She recounted that as she walked a road in the countryside, she met a woman carrying a gallon container of Haiti’s cola drink, perfectly balanced on her head. The woman’s name was Roseline. She asked Karla where she was from and it turned out that Rosaline had been to the town in Honduras where Karla grew up. Roseline had been there 20 years ago when she took her 8 year old daughter from Haiti to Venezuela, hitchhiking across Central America to try and reach New York. Roseline described the road, park and foods of Karla’s native Honduras. They spoke together in a bit of Creole, English, French and Spanish. Roseline took Karla’s hand with tears in her eyes and said, “I have been in your land, I have known your people. When we were hungry they fed us, when we were thirsty, they gave us something to drink. Being a stranger, they invited us in. It was in that journey when I really learned to believe in God, and to know in my heart that we will always be ok. So today, my faith remains.”
She handed over her gallon of cola to Karla as a present in return for the kindness she experienced in Karla’s country. They cried and embraced. As Karla says, “For a moment we knew that we both had dreamt the same dreams, eaten the same foods and walked and loved the same lands. We both knew the pain of the immigrant soul, the joy of motherhood and we both shared an unwavering faith in the human spirit and high hopes for a brighter and better world.”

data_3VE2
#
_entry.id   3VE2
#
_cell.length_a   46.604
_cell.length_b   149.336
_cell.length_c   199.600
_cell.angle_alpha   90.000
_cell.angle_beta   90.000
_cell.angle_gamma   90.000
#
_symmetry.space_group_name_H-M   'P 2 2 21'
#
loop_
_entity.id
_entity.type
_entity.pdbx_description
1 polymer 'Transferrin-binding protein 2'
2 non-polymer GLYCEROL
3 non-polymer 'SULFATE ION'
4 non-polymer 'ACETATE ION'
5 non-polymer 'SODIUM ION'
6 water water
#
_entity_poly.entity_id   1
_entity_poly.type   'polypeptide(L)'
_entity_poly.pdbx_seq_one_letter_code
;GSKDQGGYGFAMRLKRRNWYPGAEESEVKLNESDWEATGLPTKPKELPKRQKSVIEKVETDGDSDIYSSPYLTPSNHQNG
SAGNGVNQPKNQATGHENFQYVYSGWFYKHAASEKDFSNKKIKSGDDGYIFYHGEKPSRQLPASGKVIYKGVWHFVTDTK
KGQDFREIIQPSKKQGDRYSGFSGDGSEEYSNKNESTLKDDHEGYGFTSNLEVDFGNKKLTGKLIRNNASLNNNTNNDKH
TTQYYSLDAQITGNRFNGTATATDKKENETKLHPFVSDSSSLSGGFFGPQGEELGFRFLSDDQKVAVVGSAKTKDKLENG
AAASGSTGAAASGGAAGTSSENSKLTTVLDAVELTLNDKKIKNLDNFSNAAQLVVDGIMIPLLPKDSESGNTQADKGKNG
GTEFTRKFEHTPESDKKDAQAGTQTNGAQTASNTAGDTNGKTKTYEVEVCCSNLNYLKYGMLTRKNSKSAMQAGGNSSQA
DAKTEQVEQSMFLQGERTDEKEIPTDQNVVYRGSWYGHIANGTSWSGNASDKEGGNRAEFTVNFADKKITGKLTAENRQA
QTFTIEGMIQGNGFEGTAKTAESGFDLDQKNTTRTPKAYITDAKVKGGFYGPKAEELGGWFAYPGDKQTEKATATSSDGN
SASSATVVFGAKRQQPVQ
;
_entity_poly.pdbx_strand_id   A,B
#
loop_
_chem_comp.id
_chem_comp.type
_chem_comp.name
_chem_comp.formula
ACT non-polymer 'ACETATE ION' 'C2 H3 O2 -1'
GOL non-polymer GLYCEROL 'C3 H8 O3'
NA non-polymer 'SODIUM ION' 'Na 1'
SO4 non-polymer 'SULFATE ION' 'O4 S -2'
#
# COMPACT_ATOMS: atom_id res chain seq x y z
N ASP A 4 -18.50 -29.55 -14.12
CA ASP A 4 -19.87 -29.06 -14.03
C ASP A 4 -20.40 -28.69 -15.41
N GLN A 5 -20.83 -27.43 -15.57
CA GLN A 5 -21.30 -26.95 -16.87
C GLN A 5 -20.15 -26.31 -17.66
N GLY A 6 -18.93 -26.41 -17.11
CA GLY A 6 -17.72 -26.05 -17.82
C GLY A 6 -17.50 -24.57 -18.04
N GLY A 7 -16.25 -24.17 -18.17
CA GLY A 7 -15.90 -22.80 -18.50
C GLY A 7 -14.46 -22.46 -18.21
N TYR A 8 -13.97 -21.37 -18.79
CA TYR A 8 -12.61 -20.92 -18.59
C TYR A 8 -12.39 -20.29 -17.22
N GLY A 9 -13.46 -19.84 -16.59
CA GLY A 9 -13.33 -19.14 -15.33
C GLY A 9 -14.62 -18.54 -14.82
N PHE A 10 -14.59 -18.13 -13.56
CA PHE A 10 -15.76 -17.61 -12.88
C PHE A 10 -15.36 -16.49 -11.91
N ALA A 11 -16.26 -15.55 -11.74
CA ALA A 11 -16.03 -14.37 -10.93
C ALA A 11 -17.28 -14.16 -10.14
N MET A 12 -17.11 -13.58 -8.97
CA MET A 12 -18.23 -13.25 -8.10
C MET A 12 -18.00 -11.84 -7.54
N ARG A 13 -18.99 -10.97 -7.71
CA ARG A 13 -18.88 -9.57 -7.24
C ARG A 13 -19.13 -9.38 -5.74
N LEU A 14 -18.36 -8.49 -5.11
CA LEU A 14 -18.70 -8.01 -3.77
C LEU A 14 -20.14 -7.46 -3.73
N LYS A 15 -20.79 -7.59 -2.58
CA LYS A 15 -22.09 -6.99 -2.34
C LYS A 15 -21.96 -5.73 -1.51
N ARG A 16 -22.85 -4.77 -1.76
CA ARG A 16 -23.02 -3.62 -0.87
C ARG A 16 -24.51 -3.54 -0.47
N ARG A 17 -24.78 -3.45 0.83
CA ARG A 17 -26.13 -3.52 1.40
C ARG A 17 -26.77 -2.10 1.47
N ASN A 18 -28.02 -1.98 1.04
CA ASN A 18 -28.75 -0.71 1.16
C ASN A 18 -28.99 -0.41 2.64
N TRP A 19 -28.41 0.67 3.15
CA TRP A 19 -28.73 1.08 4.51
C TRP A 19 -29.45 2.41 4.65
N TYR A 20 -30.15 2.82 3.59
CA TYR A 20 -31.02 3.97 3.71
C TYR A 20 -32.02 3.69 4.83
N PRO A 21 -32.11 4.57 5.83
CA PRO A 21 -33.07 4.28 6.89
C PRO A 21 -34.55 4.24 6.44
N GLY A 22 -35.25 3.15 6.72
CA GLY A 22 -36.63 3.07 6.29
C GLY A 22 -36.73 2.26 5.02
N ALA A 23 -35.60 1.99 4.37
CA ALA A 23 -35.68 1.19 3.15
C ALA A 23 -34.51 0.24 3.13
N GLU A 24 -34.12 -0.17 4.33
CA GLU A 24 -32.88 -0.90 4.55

After her story, Karla said to me, “So why did we add Haiti’s chocolate to our Cru brand? So many reasons: the Haitian people, good food, their art, so much pride, history, and love. We added Haitian cacao because it is a place we want to come back to and spend part of our lives. It’s the people with whom we want to trade and help each other grow. It’s a delicious language that we fell in love with... we added Haiti because they are incredibly talented at what they do, because they have so much to teach us.” Karla finished with, “When I play Haitian músic for my kids on their way to school, I know that those are the songs, the stories and may be even the words that my ancestors longed for, that they missed...”
So, as I relish another bite of Cru’s Haitian chocolate, I consider the good that can come from chocolate makers that bring their art, their passion and caring to their work. They create amazing treats for us, and together, by supporting Fair Trade practices, we help grow the economy of countries like Haiti.
Could Specialty Cocoa be Haiti’s Golden Ticket to Prosperity? (On NPR’s The Salt: What’s on Your Plate?)